What is a Seat Belt Violation?

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  • Written By: Mary McMahon
  • Edited By: Kristen Osborne
  • Last Modified Date: 05 March 2020
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A seat belt violation is a violation of the code requiring people in moving vehicles to wear seat belts for safety. Such codes are extremely common around the world, as wearing seat belts has been shown to radically decrease injuries in accidents. The nature of the violation varies depending on how the code is applied, but in most cases people can expect a fine, and there may be additional penalties.

In some regions, a seat belt violation is a type of moving violation and drivers can be penalized beyond a fine if they commit such violations. In regions with a points system, points will be applied to the driver's license. If a driver racks up too many points, the license can be suspended or terminated. Such systems are designed to provide an incremental system for addressing chronic safety violations. In some cases, points are only assessed if the person not wearing a seat belt was a minor, under the argument that drivers are responsible for the safety of their minor passengers, while adults are responsible for their own behavior.


In other places, it is a non-moving violation. This means only a fine can be levied. The fine in moving and non-moving violations alike is usually paid by the person who was not wearing a seat belt, rather than the driver, except in cases where minors are not wearing their seat belts. The amount of the fine varies and in some areas, signs warning about the fines for not wearing seat belts may be posted on major roadways as a reminder.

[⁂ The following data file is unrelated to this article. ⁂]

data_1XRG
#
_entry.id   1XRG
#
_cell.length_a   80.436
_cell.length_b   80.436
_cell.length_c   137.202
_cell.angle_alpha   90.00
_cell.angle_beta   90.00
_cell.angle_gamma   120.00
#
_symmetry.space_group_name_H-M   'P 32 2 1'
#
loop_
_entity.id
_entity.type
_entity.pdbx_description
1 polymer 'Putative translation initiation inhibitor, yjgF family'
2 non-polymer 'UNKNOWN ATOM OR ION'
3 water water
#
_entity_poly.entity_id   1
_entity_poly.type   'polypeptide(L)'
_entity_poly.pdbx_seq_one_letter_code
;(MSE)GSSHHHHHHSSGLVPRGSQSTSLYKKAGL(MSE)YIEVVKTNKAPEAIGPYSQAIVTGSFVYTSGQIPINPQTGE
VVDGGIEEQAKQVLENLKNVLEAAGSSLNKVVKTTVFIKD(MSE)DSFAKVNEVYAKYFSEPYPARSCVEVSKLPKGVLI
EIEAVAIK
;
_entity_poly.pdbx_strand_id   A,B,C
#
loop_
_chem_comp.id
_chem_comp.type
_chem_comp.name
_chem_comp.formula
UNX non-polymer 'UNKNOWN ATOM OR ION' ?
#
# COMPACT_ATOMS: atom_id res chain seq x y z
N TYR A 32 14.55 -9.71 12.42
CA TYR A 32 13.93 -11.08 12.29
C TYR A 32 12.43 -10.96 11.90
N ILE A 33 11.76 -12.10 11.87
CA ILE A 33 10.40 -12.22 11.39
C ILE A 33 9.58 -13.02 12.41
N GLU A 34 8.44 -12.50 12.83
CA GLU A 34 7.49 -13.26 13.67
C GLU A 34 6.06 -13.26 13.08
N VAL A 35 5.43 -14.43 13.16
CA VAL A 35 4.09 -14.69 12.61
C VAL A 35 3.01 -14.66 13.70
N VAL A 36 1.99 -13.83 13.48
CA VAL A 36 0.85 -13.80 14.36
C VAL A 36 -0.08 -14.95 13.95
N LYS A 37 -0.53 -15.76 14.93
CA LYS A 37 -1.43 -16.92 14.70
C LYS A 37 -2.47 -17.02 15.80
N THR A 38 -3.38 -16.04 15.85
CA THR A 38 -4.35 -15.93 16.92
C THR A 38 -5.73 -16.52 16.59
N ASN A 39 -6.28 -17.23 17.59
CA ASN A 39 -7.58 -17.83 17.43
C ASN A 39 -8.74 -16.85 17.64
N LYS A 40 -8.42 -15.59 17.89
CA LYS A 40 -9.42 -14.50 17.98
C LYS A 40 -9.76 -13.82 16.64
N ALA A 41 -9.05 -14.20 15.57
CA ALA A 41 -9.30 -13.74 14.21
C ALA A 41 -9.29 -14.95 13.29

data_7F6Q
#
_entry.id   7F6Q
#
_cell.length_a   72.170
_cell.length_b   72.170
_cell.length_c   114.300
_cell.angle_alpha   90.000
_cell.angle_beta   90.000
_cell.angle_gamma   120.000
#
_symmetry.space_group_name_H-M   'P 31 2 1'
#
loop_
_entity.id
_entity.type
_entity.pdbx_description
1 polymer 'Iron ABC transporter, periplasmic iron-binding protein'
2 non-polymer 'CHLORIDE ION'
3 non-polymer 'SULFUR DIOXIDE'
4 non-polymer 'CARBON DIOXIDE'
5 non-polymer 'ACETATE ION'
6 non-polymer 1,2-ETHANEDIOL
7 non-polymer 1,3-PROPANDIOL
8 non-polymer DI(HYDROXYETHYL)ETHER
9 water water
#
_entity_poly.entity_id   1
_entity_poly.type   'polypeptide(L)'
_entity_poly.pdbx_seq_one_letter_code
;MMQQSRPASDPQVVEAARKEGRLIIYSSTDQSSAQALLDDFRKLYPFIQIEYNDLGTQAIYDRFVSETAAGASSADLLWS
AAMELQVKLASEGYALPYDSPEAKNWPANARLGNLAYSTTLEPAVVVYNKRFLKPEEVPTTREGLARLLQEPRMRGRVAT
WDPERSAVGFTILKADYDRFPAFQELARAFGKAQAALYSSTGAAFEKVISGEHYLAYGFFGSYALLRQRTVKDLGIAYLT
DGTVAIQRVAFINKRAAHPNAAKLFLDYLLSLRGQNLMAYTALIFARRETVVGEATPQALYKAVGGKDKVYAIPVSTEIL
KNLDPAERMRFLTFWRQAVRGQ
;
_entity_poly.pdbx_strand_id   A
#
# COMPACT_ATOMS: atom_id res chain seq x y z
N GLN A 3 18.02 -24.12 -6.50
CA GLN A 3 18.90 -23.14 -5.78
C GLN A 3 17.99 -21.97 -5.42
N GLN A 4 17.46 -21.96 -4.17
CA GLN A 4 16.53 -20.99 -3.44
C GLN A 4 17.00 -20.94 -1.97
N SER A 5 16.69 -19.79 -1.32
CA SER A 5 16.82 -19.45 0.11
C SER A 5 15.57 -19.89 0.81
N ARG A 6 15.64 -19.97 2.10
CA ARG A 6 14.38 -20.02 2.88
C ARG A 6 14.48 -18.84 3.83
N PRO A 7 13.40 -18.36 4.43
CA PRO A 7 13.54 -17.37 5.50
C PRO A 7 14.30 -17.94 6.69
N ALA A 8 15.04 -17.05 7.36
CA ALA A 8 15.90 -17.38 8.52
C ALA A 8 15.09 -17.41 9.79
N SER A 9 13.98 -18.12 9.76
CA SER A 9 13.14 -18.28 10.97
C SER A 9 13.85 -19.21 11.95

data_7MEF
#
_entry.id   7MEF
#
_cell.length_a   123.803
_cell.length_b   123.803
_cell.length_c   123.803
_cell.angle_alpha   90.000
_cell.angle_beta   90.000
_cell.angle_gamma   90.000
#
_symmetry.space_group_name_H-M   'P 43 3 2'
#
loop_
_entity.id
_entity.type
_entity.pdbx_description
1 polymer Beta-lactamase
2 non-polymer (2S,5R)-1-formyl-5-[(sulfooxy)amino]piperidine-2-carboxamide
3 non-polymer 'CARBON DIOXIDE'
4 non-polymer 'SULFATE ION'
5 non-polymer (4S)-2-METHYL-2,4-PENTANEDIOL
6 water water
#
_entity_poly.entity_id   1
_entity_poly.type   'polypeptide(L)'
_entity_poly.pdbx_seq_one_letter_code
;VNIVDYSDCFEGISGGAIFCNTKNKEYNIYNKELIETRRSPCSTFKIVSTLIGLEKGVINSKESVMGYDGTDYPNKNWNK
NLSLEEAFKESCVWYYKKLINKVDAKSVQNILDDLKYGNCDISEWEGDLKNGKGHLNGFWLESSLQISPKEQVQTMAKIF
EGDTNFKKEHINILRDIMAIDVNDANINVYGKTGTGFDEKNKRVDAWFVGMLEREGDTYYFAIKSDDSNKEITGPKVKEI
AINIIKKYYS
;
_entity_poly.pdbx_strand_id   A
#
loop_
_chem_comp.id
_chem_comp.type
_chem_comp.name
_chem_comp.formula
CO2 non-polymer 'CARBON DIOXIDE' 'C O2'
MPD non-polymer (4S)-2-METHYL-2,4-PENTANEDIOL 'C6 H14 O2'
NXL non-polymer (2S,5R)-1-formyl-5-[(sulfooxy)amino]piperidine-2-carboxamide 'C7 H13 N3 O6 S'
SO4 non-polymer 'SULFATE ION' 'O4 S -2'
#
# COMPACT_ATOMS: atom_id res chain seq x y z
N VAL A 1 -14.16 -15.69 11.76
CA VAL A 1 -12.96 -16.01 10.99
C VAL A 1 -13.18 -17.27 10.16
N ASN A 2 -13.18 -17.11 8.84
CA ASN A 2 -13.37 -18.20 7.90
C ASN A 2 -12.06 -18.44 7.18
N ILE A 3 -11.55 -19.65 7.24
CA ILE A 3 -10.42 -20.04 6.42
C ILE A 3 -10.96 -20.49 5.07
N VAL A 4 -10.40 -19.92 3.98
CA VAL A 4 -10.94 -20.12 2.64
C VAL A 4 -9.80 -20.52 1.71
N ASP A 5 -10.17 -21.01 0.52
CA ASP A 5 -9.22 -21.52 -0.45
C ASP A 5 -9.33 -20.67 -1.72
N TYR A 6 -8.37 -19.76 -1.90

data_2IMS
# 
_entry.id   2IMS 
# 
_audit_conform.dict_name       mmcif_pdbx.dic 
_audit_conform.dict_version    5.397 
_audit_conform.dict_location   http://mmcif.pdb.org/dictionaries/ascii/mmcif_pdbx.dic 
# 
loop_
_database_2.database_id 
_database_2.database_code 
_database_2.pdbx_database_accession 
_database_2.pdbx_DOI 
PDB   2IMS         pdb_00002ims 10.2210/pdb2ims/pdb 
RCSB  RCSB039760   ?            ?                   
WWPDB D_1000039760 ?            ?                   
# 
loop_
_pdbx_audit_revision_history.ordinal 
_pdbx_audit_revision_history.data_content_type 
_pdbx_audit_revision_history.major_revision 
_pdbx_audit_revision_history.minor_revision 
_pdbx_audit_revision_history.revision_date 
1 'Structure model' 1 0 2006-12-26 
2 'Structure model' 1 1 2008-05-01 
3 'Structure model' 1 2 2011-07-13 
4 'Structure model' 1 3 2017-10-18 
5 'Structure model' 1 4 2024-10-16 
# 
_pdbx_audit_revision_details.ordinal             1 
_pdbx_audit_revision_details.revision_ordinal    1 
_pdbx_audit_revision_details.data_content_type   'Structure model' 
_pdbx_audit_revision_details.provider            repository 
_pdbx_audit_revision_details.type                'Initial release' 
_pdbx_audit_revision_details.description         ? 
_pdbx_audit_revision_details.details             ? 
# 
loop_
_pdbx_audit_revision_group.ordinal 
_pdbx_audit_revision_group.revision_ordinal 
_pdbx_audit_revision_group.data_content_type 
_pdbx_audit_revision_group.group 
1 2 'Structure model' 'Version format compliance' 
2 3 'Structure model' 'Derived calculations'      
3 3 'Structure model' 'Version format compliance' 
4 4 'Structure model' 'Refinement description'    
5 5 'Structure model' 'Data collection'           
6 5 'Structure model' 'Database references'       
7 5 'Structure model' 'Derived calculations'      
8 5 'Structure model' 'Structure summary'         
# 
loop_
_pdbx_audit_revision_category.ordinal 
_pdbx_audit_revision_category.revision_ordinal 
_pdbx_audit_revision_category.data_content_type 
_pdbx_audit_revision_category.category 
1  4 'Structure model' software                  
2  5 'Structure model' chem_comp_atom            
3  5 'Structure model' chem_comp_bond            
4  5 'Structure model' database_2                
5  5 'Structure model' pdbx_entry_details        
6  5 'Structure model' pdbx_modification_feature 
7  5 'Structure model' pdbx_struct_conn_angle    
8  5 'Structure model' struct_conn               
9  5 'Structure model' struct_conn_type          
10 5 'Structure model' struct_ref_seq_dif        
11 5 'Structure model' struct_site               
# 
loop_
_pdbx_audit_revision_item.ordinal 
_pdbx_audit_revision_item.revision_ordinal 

Enforcement of seat belt violation cases may be treated as a primary or secondary matter, depending on the law. When it is a primary safety violation, police officers can make a traffic stop on the basis of the seat belt violation alone. When it is secondary, there must be another reason for pulling a car over, such as speeding or having a mechanical violation like a missing light, and the people in the car can be ticketed for not wearing seat belts in addition to the primary violation.

People can challenge a charge of a seat belt violation, although it can be an uphill battle. A police officer who claims that someone was not wearing a seat belt tends to be believed. Many officers use recording devices during traffic stops and these can help resolve disputes about whether people were wearing seat belts.


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Post 2

I think seat belt laws are just money makers for the city government, and a violation of my civil rights. I still think wearing a seat belt is better than not wearing one, but sometimes I forget to buckle up or I just don't feel like doing it. I'm a large man, and if I'm driving my wife's car, the seat belt digs into my chest. My own car has a seat belt extender, so I'm more likely to buckle up when I'm driving it.

I just think seat belt laws are totally unenforceable, and the money raised by seat belt violations is more like an unfair tax than a legitimate fine.

Post 1

In my state, a seat belt violation is considered secondary. I can't imagine too many police officers would want to stop their patrols in order to pull over a driver for not wearing a seat belt. They'd want to observe a more serious traffic offense first. It's never happened to me personally, but a friend said he got pulled over for running a stop sign and the officer saw him buckling his seat belt. That was enough for a second ticket.

I can understand why seat belt laws exist, but unlike some other things, like cellphone use or loud music, not wearing a seat belt only puts the driver at risk. I think if someone chooses not to wear a seat belt, he or she is assuming all risks.

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